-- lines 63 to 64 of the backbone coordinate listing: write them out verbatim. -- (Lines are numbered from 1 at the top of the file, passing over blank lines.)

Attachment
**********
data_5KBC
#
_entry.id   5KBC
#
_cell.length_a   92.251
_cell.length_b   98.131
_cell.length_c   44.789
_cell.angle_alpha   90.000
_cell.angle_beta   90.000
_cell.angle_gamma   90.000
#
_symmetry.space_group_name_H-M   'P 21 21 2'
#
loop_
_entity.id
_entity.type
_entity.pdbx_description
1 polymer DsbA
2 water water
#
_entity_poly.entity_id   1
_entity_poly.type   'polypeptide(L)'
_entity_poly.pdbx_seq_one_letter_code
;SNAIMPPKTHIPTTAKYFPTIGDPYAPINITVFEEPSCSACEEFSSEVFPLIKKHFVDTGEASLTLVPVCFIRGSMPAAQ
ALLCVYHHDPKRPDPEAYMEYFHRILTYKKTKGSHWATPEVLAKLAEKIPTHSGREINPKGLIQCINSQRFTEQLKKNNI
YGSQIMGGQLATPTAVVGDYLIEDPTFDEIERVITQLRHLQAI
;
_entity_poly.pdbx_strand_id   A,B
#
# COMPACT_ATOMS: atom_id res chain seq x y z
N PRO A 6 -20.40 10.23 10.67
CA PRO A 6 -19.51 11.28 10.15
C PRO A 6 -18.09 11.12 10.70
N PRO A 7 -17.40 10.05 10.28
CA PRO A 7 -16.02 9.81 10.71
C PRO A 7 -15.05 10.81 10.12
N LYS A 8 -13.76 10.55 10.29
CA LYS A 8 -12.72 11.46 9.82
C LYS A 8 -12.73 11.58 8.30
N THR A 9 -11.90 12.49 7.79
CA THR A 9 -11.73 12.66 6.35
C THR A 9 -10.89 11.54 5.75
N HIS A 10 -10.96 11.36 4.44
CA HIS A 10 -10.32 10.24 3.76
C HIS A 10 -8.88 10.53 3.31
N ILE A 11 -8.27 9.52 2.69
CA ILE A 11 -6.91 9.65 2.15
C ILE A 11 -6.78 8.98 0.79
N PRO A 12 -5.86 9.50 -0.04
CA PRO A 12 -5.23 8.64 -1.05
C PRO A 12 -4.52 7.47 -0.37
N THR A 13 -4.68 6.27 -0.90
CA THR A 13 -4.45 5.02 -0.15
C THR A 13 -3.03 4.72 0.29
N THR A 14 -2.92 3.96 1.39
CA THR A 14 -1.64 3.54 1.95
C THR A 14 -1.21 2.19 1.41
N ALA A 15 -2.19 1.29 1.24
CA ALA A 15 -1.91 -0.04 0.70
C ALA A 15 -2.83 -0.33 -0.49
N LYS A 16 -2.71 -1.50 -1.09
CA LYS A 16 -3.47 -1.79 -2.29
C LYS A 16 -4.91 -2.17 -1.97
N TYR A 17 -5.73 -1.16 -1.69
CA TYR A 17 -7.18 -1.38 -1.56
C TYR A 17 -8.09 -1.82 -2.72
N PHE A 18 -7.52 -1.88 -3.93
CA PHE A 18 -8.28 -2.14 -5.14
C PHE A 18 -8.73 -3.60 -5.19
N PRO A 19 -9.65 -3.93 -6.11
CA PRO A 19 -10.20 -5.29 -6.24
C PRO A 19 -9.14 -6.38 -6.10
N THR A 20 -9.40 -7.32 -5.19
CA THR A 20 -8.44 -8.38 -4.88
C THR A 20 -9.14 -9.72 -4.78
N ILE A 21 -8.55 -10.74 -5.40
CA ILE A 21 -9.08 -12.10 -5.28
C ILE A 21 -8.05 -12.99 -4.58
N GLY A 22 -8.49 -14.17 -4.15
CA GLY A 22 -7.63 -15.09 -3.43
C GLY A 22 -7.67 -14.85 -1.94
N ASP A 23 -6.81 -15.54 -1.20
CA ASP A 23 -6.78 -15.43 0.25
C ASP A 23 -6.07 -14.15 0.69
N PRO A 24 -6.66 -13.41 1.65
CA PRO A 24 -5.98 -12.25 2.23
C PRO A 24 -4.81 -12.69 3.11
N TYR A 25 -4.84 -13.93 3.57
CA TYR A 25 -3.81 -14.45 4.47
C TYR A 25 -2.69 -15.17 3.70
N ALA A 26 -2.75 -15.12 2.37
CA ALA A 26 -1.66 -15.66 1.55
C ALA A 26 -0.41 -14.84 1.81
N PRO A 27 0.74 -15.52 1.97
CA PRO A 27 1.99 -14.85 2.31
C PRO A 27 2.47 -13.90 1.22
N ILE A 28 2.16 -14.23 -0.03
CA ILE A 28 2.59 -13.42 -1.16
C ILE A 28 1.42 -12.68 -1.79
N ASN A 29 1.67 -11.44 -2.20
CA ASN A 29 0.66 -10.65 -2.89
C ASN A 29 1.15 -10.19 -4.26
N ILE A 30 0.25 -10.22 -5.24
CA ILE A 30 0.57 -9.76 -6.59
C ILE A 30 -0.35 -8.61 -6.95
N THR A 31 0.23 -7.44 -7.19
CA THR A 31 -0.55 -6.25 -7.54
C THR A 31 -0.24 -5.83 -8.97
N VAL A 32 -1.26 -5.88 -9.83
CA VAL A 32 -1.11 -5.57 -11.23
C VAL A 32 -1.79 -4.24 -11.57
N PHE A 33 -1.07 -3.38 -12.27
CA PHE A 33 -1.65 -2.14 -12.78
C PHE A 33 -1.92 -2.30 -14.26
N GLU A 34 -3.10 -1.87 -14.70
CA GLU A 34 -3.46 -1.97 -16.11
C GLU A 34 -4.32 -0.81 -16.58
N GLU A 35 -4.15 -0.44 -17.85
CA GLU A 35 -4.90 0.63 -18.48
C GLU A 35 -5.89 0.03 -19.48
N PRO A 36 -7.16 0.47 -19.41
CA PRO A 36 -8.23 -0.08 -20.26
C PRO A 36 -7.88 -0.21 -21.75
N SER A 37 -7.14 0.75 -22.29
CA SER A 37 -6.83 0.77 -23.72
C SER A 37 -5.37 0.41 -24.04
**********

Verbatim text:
C LYS A 16 -4.91 -2.17 -1.97
N TYR A 17 -5.73 -1.16 -1.69